Posts Tagged ‘default’

Just requoting Paul Kedrosky’s post today:

What people don’t get about sovereign debt is that countries are sharks when it comes to debt and default. That is the real lesson of research and writing and history in this area – that countries have been messing around, defaulting and restructuring in debt markets for hundreds and hundreds of years. Defaults, busted banks and the like is what happens when you lend to countries that have much more experience and cynicism about their use of debt than you think they do.

This blogger through firsthand experience in a commercial bank’s risk and asset division, is witness to the financial wizardry the modern financial system employs to build the mountain of debt on which our capitalist societies exist on. In the news we are also witness to the horrors that mismanagement of debt and currency can create.

Kedrosky is not a lone voice here. We’ve captured the sentiments of others
like Gerald Celente, Max Kaiser, and Peter Schiff all of whom have put up credible arguments about how tentative and fragile a system based on debt is.

Not all who understand the system are speaking up vehemently against it. Our favorite speculator George Soros certainly understands the goings-on but is content to “game” the system for profit (and successfully too).

What this blogger finds interesting is despite all these critiques, the system continues unabated–notwithstanding the ever increasing magnitude of crises that recur. The arguments put forth by the pundits are actually dated–these sentiments have been around for as long as a monetary system has been around. Our favorite skeptical empiricist, Nassim Taleb, blames moral hazards for perpetuating the flawed system, but even the question of moral hazards isn’t new.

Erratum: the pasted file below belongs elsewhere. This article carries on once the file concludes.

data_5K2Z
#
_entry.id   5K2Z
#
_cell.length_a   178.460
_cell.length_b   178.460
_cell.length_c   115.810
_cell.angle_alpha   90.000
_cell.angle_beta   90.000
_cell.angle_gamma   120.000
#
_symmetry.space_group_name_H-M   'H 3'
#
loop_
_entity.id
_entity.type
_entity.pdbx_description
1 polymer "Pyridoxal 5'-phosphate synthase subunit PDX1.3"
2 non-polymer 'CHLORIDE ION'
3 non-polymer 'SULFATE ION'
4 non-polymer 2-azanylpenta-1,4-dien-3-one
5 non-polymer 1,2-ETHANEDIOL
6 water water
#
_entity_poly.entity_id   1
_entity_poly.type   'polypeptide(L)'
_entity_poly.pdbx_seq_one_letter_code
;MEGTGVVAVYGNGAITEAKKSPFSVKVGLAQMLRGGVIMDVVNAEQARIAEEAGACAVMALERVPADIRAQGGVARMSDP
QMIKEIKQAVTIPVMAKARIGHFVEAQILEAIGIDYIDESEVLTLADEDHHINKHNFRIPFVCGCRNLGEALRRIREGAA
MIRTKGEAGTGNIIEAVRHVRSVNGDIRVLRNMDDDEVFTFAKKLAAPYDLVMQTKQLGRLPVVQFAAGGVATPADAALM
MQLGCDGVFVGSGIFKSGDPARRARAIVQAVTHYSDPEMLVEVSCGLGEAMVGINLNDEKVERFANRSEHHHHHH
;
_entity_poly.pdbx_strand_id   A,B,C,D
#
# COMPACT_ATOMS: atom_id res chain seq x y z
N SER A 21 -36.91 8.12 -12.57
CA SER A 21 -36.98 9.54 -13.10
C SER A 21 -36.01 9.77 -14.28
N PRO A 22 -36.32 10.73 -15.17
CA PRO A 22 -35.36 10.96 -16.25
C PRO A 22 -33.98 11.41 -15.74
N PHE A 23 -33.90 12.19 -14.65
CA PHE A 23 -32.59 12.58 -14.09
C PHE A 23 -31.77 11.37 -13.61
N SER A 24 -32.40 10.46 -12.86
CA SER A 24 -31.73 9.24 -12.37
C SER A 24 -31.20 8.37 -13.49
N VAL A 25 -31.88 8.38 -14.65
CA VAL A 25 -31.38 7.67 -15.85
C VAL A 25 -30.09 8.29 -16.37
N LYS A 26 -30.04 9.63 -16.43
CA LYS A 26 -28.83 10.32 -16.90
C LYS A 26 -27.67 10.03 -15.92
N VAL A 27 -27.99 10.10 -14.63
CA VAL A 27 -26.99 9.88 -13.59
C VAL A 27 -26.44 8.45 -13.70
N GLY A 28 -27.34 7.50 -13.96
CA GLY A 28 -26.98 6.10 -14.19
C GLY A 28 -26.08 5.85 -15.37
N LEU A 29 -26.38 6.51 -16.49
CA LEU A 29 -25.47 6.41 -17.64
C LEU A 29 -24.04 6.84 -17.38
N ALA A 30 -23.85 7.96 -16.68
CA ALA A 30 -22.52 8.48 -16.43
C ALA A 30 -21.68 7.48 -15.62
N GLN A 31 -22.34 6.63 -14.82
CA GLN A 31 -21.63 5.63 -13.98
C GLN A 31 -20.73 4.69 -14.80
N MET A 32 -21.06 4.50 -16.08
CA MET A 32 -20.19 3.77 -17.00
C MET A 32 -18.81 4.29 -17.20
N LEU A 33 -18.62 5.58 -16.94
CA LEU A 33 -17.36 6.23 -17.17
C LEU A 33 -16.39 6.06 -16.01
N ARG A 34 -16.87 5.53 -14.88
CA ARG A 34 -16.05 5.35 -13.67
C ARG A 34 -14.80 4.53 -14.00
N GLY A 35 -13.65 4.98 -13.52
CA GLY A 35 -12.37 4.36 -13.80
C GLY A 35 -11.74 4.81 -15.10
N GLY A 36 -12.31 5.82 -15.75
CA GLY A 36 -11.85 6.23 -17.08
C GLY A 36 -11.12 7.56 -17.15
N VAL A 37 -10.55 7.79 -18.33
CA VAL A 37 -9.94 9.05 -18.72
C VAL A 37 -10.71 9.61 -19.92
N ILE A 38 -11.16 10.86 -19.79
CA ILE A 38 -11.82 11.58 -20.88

After all isn’t rewarding someone for “bad” behaviour the crux and aspiration of prosperity and decadence? The whole system is rigged to feed on itself! So far the common alternatives to the flawed system, barring a return to primitive times, propounded by the pundits range from a form of “modified capitalism” (shades of the Austrian School) to more “radical socialism” (e.g. Zeitgeist, Venus Project).

Which is why it far from surprises this blogger that “experience and cynicism” are the placeholders that Kedrosky chose to describe what underpins the motive of governments regarding debt. There are those who complain and those who game, but the last bucket are those who still choose to participate in the system–maybe in a fit of realism, maybe fatalism.

Meanwhile someone please buzz this blogger when and if we decide to let go of this monetary system and its sydstem of debt.

“Sent from my BlackBerry® wireless handheld”

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On the newswires recently:

QUITO, Ecuador – Ecuador vowed Friday to delay a $30.6 million interest payment on its foreign debt while it investigates possible irregularities in the contracts, sending its benchmark bonds and credit rating tumbling as default fears soared.

Finance Minister Maria Elsa Viteri said Ecuador won’t make Saturday’s payment, and is instead invoking a 30-day grace period to review an audit of 2012 bonds worth $1.25 billion. The audit is due next Thursday.

Standard & Poors devalued the country’s long-term debt rating by three notches, from B- to CCC-, citing the “severe uncertainty” that Ecuador will ultimately pay up. The ratings agency warned it would further slash its rating to “SD” or “selective default,” if the government signals plans to restructure its debt.

Full article here.

Another article on BBC:

Last week Ecuador won itself a place in economic history books when it became the first country to default on its Brady debt.

The default doesn’t just set a first for Ecuador, it is also likely to set a precedent for how government and investors behave when borrowers default.

The question is: whose responsiblity is it when a borrower can’t pay the money it owes?

Last year, official lenders, such as the IMF, came under fire for effectively bailing out private investors with public money during and after the Asian crisis.

The interesting thing? (more…)

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